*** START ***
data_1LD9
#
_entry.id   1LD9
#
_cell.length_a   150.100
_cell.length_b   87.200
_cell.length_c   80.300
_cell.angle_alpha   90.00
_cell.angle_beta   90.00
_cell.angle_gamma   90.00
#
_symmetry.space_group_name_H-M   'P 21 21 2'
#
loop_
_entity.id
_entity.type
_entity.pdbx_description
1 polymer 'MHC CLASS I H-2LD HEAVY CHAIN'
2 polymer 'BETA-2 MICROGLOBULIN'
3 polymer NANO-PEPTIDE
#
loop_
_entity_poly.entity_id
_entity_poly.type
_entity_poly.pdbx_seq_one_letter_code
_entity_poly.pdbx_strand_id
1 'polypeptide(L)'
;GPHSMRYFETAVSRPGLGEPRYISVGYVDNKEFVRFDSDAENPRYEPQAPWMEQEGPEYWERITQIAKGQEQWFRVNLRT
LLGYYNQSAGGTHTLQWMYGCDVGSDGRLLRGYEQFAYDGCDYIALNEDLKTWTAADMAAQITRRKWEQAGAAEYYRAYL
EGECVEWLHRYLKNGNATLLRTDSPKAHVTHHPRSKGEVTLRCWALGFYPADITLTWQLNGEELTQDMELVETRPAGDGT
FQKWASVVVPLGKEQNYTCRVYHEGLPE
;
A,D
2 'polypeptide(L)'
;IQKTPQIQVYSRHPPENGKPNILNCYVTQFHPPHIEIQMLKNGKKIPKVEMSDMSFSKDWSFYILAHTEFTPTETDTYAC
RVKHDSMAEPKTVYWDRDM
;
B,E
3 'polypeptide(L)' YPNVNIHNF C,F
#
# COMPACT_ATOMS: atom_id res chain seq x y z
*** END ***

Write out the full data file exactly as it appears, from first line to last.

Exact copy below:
data_1LD9
#
_entry.id   1LD9
#
_cell.length_a   150.100
_cell.length_b   87.200
_cell.length_c   80.300
_cell.angle_alpha   90.00
_cell.angle_beta   90.00
_cell.angle_gamma   90.00
#
_symmetry.space_group_name_H-M   'P 21 21 2'
#
loop_
_entity.id
_entity.type
_entity.pdbx_description
1 polymer 'MHC CLASS I H-2LD HEAVY CHAIN'
2 polymer 'BETA-2 MICROGLOBULIN'
3 polymer NANO-PEPTIDE
#
loop_
_entity_poly.entity_id
_entity_poly.type
_entity_poly.pdbx_seq_one_letter_code
_entity_poly.pdbx_strand_id
1 'polypeptide(L)'
;GPHSMRYFETAVSRPGLGEPRYISVGYVDNKEFVRFDSDAENPRYEPQAPWMEQEGPEYWERITQIAKGQEQWFRVNLRT
LLGYYNQSAGGTHTLQWMYGCDVGSDGRLLRGYEQFAYDGCDYIALNEDLKTWTAADMAAQITRRKWEQAGAAEYYRAYL
EGECVEWLHRYLKNGNATLLRTDSPKAHVTHHPRSKGEVTLRCWALGFYPADITLTWQLNGEELTQDMELVETRPAGDGT
FQKWASVVVPLGKEQNYTCRVYHEGLPE
;
A,D
2 'polypeptide(L)'
;IQKTPQIQVYSRHPPENGKPNILNCYVTQFHPPHIEIQMLKNGKKIPKVEMSDMSFSKDWSFYILAHTEFTPTETDTYAC
RVKHDSMAEPKTVYWDRDM
;
B,E
3 'polypeptide(L)' YPNVNIHNF C,F
#
# COMPACT_ATOMS: atom_id res chain seq x y z